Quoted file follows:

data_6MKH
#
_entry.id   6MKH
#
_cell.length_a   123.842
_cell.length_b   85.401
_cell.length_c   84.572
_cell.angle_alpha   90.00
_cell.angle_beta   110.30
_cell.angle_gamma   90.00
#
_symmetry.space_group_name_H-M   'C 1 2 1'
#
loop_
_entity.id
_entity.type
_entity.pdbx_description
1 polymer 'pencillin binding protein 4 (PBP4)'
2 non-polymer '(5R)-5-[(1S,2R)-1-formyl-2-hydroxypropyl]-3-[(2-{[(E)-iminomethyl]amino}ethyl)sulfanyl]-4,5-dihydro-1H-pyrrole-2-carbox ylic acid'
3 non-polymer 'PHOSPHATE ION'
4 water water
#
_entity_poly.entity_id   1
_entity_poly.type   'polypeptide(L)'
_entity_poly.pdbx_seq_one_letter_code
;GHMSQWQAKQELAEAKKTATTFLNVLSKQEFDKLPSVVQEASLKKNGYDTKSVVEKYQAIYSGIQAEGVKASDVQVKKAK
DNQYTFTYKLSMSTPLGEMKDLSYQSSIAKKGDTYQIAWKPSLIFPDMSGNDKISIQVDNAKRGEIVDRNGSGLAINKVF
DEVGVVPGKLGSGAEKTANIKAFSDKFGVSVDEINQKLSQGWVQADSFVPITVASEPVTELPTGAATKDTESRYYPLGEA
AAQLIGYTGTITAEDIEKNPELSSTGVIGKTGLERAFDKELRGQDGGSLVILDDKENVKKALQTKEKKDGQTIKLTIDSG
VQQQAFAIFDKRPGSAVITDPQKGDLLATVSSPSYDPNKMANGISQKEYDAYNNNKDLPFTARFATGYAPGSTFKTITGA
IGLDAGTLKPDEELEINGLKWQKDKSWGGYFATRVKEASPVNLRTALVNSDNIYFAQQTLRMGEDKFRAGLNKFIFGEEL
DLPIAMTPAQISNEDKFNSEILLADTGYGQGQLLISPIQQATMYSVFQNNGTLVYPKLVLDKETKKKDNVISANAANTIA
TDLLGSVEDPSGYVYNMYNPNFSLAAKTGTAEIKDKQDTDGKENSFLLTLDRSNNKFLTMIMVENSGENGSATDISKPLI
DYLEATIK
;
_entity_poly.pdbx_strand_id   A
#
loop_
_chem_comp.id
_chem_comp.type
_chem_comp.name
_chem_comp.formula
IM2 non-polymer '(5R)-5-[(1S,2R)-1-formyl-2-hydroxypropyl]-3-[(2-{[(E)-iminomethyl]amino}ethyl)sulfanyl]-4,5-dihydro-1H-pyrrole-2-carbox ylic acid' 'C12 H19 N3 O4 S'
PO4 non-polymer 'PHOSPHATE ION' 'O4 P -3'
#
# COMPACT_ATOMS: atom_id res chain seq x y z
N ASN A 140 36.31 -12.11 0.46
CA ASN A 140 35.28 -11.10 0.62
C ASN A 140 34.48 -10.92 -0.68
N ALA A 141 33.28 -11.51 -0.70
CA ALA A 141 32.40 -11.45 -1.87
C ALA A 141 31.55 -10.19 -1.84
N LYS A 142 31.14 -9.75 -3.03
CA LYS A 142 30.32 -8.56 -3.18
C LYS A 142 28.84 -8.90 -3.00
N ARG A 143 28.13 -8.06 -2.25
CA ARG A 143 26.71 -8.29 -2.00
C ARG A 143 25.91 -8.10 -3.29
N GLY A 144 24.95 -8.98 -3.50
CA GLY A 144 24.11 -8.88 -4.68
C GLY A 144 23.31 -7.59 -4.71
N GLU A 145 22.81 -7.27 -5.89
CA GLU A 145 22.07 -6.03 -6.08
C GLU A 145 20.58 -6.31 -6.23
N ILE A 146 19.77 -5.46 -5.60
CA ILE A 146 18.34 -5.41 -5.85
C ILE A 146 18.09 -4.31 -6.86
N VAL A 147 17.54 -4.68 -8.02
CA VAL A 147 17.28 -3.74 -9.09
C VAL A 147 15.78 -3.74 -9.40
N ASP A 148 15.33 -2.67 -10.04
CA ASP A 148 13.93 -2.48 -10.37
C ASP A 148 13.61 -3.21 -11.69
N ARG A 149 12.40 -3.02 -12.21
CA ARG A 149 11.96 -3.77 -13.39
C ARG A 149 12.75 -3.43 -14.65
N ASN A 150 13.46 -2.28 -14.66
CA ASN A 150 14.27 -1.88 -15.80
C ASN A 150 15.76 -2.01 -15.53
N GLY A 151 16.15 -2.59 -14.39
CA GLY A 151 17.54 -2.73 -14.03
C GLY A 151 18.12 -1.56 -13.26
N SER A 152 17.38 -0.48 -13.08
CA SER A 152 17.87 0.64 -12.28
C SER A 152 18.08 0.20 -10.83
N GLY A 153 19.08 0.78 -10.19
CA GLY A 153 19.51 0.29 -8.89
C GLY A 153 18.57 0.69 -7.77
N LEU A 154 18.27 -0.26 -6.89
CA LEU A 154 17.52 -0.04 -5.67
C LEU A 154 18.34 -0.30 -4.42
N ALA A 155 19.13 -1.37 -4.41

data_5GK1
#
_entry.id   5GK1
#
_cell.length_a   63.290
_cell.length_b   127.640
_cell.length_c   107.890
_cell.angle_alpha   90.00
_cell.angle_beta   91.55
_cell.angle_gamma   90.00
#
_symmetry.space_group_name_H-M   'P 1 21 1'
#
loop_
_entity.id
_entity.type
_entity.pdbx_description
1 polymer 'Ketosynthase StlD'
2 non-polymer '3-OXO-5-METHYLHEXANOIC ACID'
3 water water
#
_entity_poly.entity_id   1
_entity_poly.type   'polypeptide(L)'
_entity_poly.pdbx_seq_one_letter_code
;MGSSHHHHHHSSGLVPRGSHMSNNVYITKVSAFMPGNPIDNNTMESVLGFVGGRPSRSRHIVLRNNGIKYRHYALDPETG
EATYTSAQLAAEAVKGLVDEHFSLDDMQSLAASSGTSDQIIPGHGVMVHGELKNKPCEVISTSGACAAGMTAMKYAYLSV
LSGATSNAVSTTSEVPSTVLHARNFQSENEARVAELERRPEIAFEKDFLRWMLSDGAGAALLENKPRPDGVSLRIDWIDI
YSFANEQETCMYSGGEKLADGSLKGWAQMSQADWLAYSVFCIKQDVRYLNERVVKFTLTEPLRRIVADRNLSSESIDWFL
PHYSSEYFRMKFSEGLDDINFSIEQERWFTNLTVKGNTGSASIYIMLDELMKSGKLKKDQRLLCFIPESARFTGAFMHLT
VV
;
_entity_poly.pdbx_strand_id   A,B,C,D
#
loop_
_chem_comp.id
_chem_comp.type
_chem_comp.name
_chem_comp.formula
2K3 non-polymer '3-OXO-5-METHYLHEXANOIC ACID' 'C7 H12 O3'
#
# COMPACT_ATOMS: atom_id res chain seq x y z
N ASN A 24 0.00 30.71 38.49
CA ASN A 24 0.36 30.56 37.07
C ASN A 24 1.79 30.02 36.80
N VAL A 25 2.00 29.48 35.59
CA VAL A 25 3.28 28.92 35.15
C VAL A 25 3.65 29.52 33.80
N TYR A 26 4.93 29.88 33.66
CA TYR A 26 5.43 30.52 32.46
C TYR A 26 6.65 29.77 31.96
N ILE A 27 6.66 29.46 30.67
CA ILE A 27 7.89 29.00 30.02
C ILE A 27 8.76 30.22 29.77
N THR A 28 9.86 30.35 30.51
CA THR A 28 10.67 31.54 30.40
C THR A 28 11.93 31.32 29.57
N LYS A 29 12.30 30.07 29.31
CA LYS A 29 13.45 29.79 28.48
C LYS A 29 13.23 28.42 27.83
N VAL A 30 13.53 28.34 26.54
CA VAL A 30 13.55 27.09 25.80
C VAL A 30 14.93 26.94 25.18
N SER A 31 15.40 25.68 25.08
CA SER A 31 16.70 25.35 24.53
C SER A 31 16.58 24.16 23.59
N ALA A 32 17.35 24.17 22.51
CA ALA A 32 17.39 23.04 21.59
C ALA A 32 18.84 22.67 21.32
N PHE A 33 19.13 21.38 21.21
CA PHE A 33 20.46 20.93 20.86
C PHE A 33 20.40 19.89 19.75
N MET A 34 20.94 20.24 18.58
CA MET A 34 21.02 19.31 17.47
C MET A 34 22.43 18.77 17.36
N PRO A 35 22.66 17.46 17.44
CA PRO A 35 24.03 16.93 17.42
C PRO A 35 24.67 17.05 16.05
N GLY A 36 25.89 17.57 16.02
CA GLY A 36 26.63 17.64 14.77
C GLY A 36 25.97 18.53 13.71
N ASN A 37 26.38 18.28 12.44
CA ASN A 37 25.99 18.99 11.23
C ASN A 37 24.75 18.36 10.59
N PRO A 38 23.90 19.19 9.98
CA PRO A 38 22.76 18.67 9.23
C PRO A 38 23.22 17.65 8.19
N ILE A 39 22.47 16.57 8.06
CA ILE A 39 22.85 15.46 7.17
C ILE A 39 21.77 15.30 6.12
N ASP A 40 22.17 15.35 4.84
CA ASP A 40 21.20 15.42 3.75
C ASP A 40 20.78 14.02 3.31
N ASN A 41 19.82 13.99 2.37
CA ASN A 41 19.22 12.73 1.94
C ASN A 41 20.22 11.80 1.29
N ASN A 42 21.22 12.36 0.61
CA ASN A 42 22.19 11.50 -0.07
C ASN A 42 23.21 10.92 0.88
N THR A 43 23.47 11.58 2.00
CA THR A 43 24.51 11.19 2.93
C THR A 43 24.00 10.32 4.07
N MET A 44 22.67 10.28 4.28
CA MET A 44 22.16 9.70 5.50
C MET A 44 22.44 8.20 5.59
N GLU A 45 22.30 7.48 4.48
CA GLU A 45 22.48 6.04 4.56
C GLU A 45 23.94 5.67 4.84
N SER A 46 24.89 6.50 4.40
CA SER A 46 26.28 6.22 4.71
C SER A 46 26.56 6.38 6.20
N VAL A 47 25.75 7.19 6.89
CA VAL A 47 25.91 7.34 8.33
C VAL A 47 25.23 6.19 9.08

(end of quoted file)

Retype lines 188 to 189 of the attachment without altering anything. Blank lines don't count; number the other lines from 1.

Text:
N ASN A 42 21.22 12.36 0.61
CA ASN A 42 22.19 11.50 -0.07